Fresh doubts raised over US cargo screening

THERE is fresh doubt over whether the US Transportation Security Administration (TSA) and aviation industry will manage to meet the August deadline to screen all cargo on passenger jets.

The TSA admitted to a Congress sub-committee in March that there was no possibility of meeting the 100 per cent screening of all international cargo, but assured it that the target of screening all domestically sourced belly hold cargo would be achieved.

Speaking to Congress this week, John Sammon, TSA assistant administrator for transportation sector network management, said that the most likely date would now be 2013, but reaffirming the meeting of the August deadline.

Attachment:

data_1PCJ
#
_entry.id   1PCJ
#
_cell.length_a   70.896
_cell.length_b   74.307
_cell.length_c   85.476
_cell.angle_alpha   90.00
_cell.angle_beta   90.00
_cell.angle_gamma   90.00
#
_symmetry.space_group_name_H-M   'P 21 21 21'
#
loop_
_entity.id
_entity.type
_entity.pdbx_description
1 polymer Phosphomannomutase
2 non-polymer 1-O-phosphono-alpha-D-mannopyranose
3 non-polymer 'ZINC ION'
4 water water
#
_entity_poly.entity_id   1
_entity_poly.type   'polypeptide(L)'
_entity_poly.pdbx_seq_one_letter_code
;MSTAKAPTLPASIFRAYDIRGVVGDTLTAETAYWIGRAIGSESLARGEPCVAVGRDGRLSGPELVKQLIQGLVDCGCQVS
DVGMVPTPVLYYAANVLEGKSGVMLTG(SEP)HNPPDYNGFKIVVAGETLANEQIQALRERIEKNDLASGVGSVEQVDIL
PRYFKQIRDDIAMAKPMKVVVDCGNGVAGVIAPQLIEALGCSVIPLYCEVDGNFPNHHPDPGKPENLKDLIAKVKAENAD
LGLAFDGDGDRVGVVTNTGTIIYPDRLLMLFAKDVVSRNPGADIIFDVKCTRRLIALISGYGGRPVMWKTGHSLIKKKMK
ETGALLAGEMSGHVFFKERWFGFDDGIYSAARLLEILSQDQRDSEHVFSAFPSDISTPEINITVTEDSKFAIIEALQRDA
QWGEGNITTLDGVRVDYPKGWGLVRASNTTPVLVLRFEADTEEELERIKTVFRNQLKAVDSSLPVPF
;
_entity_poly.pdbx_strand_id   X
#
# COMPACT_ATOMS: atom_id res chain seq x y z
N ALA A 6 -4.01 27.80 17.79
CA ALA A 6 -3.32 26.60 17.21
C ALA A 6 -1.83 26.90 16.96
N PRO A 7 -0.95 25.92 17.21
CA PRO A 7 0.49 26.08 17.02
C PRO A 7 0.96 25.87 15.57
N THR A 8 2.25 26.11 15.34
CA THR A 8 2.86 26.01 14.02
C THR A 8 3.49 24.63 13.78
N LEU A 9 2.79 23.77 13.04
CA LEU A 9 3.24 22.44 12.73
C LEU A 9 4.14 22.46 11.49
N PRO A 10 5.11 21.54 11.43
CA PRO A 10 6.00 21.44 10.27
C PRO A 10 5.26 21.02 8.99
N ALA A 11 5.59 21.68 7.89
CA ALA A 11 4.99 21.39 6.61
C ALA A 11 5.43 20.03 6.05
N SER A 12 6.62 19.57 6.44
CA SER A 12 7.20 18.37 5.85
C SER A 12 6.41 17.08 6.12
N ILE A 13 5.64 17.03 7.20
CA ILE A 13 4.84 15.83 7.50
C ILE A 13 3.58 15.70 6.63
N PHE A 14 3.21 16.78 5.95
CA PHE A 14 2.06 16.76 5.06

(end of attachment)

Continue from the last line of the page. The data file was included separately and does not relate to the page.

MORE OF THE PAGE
However, government auditors are not so convinced. Investigators found that while the TSA had managed to increase some of its targets, there was still much room for improvement and also points of concern.

“TSA faces several challenges in developing and implementing a system to screen 100 per cent of domestic air cargo, and it is questionable, based on reported screening rates, whether 100 per cent of such cargo will be screened by August 2010 without impeding the flow of commerce,” auditors wrote in their report.

Areas of concern included: shipper participation in the voluntary screening program being lower than expected; not finishing a study to establish the numbers of inspectors needed; no approved technology to screen large pallets or containers of cargo; and not confirming that the data supplied by shippers involved in the programme is authentic.

Share this story